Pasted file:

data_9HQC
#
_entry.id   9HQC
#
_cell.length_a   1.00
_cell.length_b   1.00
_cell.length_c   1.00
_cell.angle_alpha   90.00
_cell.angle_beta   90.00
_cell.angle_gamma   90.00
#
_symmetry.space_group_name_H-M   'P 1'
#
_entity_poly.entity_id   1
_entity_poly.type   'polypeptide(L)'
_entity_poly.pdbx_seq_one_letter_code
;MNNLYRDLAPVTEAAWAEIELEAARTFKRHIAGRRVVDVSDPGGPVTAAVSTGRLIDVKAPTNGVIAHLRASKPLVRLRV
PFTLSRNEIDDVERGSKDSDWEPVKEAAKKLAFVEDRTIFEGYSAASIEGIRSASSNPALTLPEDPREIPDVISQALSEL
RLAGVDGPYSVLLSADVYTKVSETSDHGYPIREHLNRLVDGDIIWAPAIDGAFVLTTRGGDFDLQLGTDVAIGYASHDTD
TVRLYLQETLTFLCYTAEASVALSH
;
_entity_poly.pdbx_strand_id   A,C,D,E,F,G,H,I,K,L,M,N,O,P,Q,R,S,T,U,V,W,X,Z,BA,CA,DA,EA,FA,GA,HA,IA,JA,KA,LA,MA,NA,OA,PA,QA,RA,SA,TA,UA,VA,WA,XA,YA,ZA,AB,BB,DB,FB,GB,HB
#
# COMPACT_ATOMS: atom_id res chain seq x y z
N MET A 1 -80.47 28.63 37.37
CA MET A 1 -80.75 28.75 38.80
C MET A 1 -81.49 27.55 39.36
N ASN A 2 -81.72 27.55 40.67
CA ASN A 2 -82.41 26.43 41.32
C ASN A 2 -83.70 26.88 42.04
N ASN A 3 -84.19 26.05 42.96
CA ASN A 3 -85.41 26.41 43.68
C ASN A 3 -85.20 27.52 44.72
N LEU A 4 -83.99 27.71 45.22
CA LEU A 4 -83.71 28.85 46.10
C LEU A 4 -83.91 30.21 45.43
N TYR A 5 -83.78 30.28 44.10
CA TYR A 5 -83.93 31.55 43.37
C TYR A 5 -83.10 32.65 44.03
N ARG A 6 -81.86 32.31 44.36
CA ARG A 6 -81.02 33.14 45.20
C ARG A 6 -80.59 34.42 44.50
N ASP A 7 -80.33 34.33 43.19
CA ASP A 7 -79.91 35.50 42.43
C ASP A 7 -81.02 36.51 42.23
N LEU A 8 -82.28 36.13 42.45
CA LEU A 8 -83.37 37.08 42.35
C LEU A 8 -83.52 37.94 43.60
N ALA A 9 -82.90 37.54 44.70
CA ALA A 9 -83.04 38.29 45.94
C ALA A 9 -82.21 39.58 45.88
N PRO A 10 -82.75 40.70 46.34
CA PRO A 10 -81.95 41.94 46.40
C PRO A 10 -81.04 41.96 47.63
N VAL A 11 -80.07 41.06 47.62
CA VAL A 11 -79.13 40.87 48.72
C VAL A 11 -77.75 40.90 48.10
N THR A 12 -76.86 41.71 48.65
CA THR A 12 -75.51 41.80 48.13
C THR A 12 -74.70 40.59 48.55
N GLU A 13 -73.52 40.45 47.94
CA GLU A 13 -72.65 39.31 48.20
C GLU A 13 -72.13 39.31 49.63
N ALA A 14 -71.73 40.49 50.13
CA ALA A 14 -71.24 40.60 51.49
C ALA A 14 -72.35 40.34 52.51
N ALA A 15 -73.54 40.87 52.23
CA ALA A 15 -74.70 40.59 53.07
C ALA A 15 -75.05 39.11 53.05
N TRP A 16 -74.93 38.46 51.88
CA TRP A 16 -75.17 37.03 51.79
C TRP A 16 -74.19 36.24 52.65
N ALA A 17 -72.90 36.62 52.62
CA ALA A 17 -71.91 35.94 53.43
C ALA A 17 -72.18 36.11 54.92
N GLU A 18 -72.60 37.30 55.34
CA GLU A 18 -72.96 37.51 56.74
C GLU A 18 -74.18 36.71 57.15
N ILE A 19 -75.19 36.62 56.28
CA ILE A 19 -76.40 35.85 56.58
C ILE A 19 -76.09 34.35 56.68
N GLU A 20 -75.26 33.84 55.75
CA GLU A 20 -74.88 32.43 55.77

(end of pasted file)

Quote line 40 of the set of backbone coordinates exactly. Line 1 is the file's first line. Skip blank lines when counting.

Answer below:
N ARG A 6 -81.86 32.31 44.36